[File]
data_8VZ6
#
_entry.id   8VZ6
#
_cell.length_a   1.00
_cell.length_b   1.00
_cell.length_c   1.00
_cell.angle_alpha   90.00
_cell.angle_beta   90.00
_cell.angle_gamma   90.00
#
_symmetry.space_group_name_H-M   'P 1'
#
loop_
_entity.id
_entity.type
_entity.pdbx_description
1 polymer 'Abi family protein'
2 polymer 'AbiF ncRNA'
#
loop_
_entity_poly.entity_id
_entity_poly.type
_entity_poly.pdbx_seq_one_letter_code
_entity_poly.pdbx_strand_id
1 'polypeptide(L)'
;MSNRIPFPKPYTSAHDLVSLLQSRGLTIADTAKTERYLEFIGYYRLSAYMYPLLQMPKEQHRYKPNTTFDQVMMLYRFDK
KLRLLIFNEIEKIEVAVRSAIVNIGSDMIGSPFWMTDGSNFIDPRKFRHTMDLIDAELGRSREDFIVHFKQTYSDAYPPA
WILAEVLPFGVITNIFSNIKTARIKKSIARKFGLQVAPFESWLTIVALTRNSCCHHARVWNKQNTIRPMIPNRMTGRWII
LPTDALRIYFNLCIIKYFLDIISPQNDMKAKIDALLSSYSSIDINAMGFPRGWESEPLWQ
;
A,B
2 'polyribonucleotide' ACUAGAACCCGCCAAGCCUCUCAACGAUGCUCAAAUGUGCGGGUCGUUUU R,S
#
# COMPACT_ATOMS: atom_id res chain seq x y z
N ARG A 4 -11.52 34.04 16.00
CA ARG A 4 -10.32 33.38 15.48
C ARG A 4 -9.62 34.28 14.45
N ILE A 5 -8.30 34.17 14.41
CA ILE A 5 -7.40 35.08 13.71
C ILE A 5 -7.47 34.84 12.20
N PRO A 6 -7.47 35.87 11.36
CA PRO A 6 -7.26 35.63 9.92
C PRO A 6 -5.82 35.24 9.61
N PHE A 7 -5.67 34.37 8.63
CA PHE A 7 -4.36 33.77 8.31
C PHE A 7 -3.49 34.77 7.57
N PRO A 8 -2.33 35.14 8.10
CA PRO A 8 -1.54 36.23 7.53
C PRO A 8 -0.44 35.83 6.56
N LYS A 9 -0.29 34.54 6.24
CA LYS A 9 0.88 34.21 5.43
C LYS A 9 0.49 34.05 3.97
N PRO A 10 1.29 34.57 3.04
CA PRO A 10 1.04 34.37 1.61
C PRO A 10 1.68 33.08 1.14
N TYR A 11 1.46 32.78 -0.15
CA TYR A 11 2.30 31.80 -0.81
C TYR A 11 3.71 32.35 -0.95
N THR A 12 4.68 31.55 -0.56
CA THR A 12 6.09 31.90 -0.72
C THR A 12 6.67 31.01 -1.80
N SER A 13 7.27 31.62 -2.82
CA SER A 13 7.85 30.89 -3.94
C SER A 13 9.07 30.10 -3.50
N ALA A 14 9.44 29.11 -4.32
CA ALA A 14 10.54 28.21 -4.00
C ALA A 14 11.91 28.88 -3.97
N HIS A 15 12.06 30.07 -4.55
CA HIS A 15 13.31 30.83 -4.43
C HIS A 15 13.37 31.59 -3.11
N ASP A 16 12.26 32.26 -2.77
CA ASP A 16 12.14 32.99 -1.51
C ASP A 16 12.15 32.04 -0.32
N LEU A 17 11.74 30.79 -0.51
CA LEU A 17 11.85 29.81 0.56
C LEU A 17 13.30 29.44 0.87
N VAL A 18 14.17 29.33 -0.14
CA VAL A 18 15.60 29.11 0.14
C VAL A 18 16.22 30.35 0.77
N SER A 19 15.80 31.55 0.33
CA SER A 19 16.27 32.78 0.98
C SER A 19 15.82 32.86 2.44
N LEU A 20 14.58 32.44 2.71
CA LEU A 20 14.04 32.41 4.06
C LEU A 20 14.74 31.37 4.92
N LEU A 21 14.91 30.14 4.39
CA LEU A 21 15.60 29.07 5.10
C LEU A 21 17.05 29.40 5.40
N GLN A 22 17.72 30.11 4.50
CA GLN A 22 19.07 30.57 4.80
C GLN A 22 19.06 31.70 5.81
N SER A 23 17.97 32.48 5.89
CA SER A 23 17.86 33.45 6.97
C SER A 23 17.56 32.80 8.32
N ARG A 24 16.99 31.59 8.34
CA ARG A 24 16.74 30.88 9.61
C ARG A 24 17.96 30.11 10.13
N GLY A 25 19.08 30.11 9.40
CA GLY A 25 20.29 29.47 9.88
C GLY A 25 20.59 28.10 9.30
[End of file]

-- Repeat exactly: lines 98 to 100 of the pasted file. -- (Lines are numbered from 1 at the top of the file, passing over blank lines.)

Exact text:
C ARG A 24 17.96 30.11 10.13
N GLY A 25 19.08 30.11 9.40
CA GLY A 25 20.29 29.47 9.88